Nevada’s cottage food law (SB 206) went into effect on July 1st, 2013. The law allows many different types of food products to be sold, but it is restricted in most other ways. Cottage food operators must make all of their sales in-person, and they cannot sell more than $35,000 per year of goods. Operations must be registered with one of the four health districts in the state, and the fee for registration varies by region.
Internet or phone sales are only allowed when the product gets exchanged in-person.
You may offer food samples at events, but they must be prepared in individual, closed, disposable containers at your home, and the samples may only be opened by the consumer. If you want to offer samples in an open container, then you need to get a temporary food permit.
You can sell anywhere in the state, but you must get registered in districts that are outside your own if you sell there. See the business section for more details.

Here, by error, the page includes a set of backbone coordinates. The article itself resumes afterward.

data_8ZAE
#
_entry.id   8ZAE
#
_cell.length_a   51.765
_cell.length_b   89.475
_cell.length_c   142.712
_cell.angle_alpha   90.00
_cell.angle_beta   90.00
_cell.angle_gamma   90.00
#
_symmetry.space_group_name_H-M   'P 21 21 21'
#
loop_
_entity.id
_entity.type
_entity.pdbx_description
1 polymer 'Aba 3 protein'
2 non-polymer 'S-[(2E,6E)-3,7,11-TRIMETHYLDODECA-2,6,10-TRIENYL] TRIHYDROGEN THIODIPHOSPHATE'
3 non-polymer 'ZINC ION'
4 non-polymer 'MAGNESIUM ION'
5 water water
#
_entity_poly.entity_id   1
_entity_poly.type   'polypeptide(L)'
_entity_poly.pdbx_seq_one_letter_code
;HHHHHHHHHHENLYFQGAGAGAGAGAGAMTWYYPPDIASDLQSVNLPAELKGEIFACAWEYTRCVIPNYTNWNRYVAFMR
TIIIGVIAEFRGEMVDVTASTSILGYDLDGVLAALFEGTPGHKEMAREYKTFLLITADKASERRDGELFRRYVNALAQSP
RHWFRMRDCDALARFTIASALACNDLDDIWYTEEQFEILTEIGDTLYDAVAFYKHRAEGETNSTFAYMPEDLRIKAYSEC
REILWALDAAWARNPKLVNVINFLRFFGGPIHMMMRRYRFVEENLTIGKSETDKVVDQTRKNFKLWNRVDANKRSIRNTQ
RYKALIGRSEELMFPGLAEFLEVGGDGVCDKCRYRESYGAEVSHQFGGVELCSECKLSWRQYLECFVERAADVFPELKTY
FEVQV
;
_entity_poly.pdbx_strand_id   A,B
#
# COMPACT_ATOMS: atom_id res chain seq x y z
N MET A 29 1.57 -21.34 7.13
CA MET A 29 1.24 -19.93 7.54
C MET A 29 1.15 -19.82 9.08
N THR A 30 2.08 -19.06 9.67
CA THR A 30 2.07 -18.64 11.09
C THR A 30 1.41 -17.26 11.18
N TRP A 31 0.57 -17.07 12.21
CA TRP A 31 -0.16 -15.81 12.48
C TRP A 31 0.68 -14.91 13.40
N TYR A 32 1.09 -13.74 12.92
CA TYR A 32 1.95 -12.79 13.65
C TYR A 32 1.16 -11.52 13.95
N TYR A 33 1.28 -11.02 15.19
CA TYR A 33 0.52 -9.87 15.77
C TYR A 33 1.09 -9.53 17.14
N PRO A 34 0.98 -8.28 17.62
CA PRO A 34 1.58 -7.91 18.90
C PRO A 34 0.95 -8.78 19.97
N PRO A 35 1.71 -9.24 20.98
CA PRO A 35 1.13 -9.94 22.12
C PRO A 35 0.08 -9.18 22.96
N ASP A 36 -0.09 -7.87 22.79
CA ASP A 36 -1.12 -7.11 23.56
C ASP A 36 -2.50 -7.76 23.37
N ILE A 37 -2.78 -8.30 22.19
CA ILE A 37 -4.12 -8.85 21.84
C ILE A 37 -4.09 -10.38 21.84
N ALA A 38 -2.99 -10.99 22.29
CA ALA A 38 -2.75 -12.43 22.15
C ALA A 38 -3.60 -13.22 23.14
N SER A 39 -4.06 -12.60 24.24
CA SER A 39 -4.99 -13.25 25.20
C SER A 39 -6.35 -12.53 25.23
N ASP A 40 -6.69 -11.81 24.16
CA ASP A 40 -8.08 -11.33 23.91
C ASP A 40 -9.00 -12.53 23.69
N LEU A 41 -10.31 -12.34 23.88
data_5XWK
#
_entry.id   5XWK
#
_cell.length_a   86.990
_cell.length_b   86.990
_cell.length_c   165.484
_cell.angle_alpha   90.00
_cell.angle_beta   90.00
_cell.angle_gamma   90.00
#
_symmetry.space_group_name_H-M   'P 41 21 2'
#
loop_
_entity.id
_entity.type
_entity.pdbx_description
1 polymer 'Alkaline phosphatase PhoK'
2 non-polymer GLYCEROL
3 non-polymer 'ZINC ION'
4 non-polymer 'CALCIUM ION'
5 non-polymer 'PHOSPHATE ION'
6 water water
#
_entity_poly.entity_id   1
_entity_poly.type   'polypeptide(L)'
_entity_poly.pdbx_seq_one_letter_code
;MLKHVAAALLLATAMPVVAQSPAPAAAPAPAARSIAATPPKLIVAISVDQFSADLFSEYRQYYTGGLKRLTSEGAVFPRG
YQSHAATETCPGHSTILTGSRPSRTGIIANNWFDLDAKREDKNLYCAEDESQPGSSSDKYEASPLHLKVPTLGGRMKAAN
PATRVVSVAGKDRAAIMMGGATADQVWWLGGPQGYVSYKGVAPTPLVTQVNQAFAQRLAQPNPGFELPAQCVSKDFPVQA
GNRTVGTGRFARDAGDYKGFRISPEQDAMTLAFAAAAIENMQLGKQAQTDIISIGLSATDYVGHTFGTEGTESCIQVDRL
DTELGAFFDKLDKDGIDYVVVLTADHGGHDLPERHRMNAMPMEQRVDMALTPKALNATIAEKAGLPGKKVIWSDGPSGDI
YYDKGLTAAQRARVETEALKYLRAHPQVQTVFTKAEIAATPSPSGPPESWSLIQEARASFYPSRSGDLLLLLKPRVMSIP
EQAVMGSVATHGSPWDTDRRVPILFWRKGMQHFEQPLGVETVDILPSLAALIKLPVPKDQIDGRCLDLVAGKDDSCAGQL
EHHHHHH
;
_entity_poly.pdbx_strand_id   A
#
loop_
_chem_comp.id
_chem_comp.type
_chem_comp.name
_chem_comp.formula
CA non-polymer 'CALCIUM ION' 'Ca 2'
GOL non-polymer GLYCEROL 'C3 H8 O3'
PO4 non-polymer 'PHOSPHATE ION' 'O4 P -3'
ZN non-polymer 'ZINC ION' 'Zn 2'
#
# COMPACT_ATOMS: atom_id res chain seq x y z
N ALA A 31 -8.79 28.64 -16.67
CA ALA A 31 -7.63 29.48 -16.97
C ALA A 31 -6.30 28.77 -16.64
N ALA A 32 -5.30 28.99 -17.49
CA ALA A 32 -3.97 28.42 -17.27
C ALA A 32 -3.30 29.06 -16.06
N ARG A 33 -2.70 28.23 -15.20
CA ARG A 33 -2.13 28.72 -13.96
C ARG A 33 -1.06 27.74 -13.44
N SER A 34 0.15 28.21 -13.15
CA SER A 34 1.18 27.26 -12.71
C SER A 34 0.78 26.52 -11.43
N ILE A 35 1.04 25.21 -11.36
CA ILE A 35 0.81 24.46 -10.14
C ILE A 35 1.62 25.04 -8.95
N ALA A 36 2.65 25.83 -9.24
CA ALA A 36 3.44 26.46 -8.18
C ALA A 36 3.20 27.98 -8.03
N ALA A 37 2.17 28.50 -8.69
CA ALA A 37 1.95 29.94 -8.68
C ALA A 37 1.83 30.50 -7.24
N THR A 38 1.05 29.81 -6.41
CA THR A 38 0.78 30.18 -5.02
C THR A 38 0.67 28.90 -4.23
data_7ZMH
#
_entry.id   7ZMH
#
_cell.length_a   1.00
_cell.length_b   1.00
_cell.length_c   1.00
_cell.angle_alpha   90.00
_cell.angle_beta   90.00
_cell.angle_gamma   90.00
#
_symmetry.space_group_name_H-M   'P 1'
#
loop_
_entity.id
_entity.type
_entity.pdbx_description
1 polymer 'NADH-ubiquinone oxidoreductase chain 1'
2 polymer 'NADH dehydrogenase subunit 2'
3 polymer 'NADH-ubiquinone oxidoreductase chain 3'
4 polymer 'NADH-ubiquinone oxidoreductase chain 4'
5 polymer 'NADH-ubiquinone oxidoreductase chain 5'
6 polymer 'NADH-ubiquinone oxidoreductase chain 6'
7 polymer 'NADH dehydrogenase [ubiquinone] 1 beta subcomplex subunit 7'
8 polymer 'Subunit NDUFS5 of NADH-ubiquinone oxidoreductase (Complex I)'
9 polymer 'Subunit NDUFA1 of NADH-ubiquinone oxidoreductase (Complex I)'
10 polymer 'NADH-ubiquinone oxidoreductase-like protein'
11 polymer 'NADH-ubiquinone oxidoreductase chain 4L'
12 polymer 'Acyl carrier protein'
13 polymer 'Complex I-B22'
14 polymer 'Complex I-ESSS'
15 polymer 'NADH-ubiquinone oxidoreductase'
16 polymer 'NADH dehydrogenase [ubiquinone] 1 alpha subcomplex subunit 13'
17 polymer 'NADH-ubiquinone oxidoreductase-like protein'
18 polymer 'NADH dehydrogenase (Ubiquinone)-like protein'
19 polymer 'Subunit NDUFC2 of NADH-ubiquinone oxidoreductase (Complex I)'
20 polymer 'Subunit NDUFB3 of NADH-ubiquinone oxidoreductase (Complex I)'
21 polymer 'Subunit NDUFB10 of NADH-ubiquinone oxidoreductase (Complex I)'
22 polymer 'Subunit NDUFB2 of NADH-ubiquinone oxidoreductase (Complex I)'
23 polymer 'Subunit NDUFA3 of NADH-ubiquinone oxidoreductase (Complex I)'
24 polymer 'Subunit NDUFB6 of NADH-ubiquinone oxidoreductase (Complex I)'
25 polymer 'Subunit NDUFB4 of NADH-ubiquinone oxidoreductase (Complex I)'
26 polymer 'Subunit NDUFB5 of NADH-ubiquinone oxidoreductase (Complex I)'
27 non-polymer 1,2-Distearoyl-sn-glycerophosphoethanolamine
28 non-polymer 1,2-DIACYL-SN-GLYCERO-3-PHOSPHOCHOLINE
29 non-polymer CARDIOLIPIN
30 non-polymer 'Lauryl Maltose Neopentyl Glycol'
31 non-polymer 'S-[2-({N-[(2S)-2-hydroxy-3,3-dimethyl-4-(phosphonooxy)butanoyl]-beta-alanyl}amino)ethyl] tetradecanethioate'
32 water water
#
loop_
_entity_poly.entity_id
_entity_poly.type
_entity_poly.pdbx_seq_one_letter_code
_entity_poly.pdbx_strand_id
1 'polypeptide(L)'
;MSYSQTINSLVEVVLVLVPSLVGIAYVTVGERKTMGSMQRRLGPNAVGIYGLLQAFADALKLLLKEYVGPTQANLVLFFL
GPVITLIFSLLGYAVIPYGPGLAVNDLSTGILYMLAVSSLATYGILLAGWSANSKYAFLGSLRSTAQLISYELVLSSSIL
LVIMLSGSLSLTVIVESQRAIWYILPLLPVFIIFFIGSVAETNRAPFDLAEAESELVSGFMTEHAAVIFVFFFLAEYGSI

Home-canned goods may not be used in any of your products.
Even though it is not required, the health department encourages CFOs to get some form of food safety training.
Chocolate Chip Cookies
"MADE IN A COTTAGE FOOD OPERATION THAT IS NOT SUBJECT TO GOVERNMENT FOOD SAFETY INSPECTION"
Forrager Cookie Company
123 Chewy Way, Cookietown, NV 73531
Ingredients: enriched flour (wheat flour, malted barley flour, niacin, iron, thiamin mononitrate, riboflavin, folic acid), butter (cream, salt), semi-sweet chocolate (sugar, chocolate, cocoa butter, milkfat, soy lecithin, natural flavors), brown sugar, granulated sugar, eggs, vanilla extract (vanilla bean extract, alcohol, sugar), baking soda, salt (salt, calcium silicate)
Contains: milk, eggs, wheat, soy
NET WT 2 lb 4 oz (1.02 kg)
In addition to the home, some health departments may also allow food to be prepared in other kitchens, like those in colleges, churches, and some non-profit organizations.